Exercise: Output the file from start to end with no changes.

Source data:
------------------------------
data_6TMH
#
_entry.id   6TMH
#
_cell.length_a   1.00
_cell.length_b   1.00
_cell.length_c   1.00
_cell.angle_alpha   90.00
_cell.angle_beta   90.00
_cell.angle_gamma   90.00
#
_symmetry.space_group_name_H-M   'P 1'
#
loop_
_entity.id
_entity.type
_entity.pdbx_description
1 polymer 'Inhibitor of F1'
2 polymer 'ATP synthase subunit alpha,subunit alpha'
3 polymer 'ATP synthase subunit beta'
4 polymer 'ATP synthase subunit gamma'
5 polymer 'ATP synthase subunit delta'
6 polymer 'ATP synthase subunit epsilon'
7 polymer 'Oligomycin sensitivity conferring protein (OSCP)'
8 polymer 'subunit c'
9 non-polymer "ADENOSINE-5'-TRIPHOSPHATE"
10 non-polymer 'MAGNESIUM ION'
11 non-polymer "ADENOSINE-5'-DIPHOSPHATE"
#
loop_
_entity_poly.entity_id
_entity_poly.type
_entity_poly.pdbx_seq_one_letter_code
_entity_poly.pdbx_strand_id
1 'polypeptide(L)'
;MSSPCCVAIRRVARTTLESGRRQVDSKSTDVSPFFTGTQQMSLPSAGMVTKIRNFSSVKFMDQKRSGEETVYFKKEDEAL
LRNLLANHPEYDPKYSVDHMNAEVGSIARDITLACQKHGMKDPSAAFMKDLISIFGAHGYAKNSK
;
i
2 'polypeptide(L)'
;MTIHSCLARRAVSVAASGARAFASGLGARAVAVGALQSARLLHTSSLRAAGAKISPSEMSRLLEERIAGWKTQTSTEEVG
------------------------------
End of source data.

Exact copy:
data_6TMH
#
_entry.id   6TMH
#
_cell.length_a   1.00
_cell.length_b   1.00
_cell.length_c   1.00
_cell.angle_alpha   90.00
_cell.angle_beta   90.00
_cell.angle_gamma   90.00
#
_symmetry.space_group_name_H-M   'P 1'
#
loop_
_entity.id
_entity.type
_entity.pdbx_description
1 polymer 'Inhibitor of F1'
2 polymer 'ATP synthase subunit alpha,subunit alpha'
3 polymer 'ATP synthase subunit beta'
4 polymer 'ATP synthase subunit gamma'
5 polymer 'ATP synthase subunit delta'
6 polymer 'ATP synthase subunit epsilon'
7 polymer 'Oligomycin sensitivity conferring protein (OSCP)'
8 polymer 'subunit c'
9 non-polymer "ADENOSINE-5'-TRIPHOSPHATE"
10 non-polymer 'MAGNESIUM ION'
11 non-polymer "ADENOSINE-5'-DIPHOSPHATE"
#
loop_
_entity_poly.entity_id
_entity_poly.type
_entity_poly.pdbx_seq_one_letter_code
_entity_poly.pdbx_strand_id
1 'polypeptide(L)'
;MSSPCCVAIRRVARTTLESGRRQVDSKSTDVSPFFTGTQQMSLPSAGMVTKIRNFSSVKFMDQKRSGEETVYFKKEDEAL
LRNLLANHPEYDPKYSVDHMNAEVGSIARDITLACQKHGMKDPSAAFMKDLISIFGAHGYAKNSK
;
i
2 'polypeptide(L)'
;MTIHSCLARRAVSVAASGARAFASGLGARAVAVGALQSARLLHTSSLRAAGAKISPSEMSRLLEERIAGWKTQTSTEEVG